National Avg. Salary$40,970 More Salary Data →
Job Growth Rate8.4% More Growth Data →
Recommended DegreeAssociate's Programs & Degrees →
- Flexible Hours
- High Job Satisfaction
- Skill-Based Work
- Working With People
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Personal trainers offer fitness, strength-training, and physical well-being advice on an individual basis. Unlike other types of fitness instructor who teach fitness to groups of students, personal trainers work with students on a one-on-one basis. They develop personalized training programs to meet client needs.
The following job responsibilities are common for individuals in personal trainer roles:
- Market services to acquire new clients
- Discuss fitness needs and goals with clients
- Develop personalized fitness, strength-training, and diet plans for clients
- Observe and motivate clients during workout sessions
- Alter training plans as students improve to best meet changing goals and needs
A Day in the Life
While many fitness instructors work with groups of people, teaching large classes, personal trainers work with their clients on a one-on-one basis. This allows them to personalize routines, fitness and strength-training plans, and healthy living advice to cater to the specific needs and goals of their clients. Some personal trainers work for gyms and pick up clients by selling add-on services for existing gym memberships. Others are self-employed and offer personal training services to clients in their homes.
Once a personal trainer has picked up a new client, he/she meets with the client to discuss goals. In some cases, the goals may be for general things like losing weight, becoming stronger, or toning bodies. In other cases, the client may have very specific goals like running a marathon, competing in a triathlon, or improving their skills as an athlete. The personal trainer works to understand the client’s goals in order to develop a personalized training program that will help clients achieve their goals.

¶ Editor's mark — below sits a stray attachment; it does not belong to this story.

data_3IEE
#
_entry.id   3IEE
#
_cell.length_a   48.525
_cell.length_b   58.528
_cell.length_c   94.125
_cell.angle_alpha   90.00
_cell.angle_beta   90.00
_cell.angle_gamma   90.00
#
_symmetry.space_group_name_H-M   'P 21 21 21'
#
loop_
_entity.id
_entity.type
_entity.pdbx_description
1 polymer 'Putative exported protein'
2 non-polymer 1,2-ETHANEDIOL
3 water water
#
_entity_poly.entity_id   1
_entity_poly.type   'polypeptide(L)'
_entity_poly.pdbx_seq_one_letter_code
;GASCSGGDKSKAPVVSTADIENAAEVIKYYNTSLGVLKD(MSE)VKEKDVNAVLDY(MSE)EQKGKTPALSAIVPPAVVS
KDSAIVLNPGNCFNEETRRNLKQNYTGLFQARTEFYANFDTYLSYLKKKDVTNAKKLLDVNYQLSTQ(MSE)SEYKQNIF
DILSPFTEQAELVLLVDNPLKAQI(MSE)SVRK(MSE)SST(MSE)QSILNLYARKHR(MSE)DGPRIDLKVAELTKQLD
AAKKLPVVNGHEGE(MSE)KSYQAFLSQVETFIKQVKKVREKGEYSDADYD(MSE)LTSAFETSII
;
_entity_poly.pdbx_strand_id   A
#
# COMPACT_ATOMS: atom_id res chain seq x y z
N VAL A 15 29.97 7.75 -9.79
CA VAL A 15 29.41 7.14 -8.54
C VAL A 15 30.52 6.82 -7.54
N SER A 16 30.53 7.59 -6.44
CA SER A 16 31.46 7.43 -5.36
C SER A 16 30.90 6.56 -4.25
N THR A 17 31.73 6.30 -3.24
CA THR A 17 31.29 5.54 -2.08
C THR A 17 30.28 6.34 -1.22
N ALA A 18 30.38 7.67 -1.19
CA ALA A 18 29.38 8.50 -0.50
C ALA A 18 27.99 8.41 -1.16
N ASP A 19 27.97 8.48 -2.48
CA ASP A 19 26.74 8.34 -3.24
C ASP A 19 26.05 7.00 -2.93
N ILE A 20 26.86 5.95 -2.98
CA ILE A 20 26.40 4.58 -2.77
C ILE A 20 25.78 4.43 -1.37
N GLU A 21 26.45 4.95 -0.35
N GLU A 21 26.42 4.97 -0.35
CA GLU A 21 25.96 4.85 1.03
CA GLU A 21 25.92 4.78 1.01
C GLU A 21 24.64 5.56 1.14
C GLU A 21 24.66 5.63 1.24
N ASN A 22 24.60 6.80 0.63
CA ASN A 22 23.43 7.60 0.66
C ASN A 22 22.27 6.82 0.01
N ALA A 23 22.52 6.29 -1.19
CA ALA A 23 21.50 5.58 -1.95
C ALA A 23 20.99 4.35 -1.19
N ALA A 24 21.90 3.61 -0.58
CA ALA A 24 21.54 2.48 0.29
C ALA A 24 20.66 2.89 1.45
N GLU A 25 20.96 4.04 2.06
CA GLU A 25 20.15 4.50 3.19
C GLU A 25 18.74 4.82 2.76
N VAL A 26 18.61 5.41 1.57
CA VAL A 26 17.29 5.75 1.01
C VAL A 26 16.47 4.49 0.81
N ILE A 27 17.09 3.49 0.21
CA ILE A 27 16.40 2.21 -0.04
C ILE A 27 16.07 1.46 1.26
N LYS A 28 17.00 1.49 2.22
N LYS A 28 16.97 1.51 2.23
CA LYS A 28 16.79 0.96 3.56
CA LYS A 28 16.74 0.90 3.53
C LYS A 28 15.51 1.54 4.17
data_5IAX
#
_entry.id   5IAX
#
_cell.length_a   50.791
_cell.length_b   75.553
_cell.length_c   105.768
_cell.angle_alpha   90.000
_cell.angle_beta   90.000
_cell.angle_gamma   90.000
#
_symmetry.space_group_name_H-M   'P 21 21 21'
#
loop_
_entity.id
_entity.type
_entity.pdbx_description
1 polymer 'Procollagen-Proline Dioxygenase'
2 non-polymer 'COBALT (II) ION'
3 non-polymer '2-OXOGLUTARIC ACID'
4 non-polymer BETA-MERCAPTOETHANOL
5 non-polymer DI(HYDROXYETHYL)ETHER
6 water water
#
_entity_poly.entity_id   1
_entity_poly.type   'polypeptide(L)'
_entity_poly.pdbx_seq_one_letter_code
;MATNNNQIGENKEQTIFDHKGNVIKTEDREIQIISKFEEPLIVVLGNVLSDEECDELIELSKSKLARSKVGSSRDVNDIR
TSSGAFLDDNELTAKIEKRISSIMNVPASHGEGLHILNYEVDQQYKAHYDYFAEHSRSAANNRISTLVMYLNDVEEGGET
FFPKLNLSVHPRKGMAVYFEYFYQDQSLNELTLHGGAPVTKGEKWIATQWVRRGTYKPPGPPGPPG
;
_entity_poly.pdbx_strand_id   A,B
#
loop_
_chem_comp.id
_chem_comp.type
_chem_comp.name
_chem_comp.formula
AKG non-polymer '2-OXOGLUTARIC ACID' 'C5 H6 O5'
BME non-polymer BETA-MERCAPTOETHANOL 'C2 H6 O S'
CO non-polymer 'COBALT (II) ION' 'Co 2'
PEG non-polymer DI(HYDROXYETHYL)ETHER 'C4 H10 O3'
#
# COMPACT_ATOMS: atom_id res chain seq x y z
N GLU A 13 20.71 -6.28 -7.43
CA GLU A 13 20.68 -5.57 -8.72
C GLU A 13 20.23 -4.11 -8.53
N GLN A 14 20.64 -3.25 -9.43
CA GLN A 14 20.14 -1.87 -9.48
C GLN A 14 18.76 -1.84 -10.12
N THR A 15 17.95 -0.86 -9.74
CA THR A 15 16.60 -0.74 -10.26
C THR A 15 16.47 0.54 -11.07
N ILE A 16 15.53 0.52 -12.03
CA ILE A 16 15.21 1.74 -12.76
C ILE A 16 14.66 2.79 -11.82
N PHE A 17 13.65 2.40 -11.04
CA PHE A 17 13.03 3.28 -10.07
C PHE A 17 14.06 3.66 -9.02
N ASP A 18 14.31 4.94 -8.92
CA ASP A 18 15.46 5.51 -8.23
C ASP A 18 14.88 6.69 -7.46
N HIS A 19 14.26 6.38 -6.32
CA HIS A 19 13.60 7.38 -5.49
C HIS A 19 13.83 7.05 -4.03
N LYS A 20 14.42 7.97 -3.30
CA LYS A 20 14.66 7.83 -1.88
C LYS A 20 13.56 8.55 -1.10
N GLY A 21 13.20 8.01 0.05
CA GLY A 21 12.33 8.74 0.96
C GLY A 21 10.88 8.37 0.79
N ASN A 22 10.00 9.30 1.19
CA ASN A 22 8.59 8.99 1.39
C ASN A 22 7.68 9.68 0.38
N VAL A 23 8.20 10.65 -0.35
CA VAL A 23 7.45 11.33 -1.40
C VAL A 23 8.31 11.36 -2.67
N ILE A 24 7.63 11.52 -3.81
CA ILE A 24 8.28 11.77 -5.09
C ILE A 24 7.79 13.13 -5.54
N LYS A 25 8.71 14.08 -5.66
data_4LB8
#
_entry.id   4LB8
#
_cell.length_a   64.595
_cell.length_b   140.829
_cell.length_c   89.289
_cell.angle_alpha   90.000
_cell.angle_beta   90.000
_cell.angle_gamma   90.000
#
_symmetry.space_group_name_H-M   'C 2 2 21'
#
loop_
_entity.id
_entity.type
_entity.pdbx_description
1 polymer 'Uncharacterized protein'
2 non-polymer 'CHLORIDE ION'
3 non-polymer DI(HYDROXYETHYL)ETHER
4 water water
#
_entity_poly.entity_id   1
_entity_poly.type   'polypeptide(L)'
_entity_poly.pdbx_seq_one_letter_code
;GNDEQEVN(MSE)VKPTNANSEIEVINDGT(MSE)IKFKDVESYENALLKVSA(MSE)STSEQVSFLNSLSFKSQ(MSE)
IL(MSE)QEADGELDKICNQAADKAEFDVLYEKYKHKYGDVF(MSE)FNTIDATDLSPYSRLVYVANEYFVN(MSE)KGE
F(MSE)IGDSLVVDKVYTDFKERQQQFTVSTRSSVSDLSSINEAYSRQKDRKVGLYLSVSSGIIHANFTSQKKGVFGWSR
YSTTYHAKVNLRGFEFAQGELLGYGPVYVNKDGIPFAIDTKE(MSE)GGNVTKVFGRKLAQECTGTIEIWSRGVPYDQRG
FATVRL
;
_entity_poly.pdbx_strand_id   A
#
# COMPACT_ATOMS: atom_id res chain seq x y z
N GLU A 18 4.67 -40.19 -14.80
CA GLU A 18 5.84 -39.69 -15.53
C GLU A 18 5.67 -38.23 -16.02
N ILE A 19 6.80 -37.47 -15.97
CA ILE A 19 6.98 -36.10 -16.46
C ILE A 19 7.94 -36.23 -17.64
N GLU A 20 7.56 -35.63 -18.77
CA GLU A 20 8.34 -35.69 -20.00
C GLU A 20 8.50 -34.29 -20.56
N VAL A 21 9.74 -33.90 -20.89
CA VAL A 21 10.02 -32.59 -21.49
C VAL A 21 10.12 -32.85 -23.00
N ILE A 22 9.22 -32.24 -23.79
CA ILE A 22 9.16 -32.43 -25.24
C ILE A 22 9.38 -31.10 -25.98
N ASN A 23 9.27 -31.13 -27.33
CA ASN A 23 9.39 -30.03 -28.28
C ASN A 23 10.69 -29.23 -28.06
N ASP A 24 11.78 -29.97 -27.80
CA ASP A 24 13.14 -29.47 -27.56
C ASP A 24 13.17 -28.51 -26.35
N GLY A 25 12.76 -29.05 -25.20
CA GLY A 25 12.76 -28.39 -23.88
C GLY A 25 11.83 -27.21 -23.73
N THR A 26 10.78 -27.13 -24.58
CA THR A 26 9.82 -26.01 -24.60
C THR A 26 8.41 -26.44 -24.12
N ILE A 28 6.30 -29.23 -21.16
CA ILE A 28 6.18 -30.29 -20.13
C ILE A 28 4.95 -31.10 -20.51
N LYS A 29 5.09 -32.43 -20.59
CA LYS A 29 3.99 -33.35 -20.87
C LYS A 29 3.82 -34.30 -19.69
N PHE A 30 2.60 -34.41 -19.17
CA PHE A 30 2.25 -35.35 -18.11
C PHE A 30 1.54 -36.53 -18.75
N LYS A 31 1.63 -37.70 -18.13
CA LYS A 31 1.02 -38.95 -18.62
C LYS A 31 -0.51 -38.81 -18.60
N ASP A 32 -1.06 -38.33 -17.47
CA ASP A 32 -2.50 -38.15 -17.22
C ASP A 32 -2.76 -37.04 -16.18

Once a training program is developed, the personal trainer works with the client during workout sessions. During sessions, the personal trainer motivates the client to complete the routines and observes the client to ensure all exercises are being completed correctly in order to minimize the risk of injury. As time goes by and the client improves, the personal trainer may make alterations in the training program to get clients to the next level of their goals, encouraging continuous improvement.
Typical Work Schedule
Personal trainers may work either part-time or full-time. Their hours may be irregular, as they’re commonly required to meet with clients outside of normal business hours on evenings or weekends. Self-employed personal trainers enjoy more flexibility and choice in their schedules than those that work for gyms or fitness centers. Gym-employed personal trainers commonly work dedicated shifts.
Projected Job Growth
Demand for personal trainers is expected to increase in the coming decade as more employers recognize the importance of physical health in overall wellbeing, offering paid gym memberships and other incentives to employees for participating in exercise programs.
Personal trainers are commonly employed by gyms and other fitness centers like the YMCA. Some may also be self-employed and offer personal training services to clients on a freelance basis.